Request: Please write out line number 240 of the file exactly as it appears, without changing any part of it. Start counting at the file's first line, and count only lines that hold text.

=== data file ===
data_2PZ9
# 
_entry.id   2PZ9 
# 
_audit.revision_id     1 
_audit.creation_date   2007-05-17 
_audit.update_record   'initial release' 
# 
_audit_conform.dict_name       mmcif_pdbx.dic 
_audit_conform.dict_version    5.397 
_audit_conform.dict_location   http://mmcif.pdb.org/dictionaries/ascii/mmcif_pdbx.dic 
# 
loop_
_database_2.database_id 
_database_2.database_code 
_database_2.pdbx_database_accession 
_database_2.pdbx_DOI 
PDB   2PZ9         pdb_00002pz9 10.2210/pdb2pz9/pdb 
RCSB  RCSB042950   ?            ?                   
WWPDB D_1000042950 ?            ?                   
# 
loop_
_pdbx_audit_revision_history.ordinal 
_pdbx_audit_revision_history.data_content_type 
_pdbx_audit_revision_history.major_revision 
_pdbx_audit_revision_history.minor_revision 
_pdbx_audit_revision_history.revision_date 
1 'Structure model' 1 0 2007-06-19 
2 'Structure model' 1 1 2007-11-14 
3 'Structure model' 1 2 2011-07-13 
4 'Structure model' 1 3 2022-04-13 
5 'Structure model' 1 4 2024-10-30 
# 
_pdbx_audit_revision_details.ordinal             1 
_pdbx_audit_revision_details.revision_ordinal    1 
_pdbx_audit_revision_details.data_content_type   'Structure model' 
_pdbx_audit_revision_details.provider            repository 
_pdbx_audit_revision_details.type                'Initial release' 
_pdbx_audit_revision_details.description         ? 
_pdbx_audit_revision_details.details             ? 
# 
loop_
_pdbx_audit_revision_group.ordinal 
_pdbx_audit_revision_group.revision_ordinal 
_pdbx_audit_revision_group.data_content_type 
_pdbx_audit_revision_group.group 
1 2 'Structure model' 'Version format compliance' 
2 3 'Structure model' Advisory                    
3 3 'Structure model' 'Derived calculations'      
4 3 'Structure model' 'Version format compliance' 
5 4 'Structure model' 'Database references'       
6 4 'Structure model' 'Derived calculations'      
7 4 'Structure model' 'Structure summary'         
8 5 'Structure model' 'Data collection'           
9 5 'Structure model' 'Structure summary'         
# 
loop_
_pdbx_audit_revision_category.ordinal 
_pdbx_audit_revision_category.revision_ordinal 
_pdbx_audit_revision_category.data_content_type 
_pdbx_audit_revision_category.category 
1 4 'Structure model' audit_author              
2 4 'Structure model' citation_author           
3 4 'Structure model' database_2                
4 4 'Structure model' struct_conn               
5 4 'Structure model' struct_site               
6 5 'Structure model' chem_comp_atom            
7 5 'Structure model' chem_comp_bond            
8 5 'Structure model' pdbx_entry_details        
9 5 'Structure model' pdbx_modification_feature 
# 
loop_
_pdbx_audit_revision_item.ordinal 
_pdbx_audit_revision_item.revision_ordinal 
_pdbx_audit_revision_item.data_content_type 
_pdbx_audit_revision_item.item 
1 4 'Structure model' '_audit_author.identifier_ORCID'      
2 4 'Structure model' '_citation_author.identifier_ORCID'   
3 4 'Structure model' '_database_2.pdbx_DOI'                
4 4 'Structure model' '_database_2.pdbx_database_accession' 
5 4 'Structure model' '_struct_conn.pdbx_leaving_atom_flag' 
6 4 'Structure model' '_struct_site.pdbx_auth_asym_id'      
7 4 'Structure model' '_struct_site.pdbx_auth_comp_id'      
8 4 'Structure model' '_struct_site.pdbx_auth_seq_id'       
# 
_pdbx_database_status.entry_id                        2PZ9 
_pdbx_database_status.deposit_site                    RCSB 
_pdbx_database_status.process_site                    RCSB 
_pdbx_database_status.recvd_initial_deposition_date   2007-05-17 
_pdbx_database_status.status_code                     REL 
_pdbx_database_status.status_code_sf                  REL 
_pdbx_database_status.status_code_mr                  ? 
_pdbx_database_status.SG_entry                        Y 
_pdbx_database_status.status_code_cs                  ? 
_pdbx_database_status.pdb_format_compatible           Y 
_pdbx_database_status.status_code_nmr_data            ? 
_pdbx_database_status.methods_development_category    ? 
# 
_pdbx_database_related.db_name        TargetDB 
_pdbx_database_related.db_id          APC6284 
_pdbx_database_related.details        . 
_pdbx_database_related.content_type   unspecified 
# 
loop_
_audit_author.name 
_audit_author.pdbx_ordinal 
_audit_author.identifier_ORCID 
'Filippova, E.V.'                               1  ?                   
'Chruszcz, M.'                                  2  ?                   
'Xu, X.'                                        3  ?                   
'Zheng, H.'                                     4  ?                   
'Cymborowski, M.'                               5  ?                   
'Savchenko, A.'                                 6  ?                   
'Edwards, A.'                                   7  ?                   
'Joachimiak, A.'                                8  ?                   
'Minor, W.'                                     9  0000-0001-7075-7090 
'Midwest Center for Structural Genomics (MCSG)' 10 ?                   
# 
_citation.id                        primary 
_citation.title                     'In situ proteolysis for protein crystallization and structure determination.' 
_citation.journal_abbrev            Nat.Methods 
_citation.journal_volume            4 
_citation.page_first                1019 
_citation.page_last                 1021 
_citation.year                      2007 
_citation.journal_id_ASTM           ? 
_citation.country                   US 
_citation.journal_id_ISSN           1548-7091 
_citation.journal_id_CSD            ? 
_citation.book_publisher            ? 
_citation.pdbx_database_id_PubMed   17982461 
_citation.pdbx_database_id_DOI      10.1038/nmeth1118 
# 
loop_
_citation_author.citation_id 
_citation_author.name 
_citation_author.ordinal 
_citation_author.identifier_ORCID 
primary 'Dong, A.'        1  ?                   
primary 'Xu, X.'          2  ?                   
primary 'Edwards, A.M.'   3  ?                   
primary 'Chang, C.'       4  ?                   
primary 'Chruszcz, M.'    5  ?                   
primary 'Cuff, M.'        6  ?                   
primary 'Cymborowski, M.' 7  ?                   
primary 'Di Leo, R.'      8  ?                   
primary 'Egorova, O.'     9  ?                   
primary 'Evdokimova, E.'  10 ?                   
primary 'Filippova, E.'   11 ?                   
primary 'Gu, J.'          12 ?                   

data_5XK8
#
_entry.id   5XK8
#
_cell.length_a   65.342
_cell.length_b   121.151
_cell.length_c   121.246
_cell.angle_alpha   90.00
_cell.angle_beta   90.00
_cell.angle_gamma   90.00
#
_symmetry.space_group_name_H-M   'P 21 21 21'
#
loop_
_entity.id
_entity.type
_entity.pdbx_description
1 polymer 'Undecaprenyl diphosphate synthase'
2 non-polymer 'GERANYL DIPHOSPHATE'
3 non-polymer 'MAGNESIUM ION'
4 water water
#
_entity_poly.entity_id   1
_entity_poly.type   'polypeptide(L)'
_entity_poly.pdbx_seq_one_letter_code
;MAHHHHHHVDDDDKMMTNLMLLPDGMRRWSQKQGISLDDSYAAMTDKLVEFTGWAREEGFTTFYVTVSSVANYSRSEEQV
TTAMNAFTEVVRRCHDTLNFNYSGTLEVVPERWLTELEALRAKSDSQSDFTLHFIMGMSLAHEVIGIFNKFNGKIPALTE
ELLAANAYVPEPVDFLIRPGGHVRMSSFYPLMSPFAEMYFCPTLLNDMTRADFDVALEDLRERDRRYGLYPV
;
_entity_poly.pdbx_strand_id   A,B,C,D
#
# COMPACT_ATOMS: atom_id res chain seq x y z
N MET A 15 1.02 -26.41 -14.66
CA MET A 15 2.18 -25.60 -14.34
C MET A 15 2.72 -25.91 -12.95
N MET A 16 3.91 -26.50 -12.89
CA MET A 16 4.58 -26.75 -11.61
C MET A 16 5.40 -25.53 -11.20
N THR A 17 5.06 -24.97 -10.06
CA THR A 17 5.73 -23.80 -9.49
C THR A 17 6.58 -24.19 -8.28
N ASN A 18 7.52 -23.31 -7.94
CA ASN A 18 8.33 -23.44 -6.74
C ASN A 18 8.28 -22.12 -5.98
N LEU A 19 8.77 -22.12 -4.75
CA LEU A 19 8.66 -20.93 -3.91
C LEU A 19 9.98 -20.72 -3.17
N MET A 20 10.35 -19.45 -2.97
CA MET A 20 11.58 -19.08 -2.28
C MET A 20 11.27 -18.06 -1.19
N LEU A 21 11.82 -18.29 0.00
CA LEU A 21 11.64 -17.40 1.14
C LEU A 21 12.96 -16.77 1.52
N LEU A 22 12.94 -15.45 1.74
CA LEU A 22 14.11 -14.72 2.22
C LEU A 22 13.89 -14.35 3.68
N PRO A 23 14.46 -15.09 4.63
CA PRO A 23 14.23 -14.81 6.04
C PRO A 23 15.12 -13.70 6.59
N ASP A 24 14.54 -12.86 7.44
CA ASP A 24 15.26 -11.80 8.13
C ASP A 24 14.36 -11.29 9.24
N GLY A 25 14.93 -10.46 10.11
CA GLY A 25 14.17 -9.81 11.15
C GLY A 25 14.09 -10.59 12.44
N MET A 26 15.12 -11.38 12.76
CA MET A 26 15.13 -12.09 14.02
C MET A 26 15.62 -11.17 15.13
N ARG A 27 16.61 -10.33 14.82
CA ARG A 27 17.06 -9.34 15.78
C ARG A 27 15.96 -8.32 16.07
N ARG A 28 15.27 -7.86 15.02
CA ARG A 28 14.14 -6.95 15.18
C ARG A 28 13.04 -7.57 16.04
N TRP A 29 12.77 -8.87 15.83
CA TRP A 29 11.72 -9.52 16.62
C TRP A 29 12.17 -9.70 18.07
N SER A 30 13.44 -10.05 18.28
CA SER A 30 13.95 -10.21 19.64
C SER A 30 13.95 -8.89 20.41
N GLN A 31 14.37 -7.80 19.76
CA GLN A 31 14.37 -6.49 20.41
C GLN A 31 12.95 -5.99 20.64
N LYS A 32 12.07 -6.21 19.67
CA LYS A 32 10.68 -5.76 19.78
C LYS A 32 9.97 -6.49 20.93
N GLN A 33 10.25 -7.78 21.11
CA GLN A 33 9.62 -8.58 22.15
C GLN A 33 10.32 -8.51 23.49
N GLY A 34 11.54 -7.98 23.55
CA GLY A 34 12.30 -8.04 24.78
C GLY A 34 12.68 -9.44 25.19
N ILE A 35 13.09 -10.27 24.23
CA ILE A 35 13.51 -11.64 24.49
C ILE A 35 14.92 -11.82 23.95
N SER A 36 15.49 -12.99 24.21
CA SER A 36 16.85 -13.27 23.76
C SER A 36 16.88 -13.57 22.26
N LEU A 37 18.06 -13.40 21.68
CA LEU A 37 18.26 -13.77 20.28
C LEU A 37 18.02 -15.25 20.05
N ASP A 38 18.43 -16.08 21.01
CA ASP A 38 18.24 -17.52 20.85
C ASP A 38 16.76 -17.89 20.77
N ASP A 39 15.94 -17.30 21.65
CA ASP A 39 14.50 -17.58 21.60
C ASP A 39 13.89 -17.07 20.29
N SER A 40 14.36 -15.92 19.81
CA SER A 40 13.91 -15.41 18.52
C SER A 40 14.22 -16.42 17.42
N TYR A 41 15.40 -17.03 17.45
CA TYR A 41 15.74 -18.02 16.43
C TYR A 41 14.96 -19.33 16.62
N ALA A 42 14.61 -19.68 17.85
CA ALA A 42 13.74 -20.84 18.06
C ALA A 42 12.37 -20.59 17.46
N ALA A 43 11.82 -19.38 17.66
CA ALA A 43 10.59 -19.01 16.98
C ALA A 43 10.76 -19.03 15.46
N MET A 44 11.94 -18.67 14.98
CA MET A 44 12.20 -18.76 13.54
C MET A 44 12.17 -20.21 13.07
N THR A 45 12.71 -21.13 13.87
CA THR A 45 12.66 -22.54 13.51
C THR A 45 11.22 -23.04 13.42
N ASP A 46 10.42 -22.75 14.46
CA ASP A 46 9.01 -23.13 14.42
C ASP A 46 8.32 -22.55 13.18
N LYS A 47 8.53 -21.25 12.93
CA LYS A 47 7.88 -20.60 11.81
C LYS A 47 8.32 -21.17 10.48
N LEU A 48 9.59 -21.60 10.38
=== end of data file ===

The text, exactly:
N GLY A 34 11.54 -7.98 23.55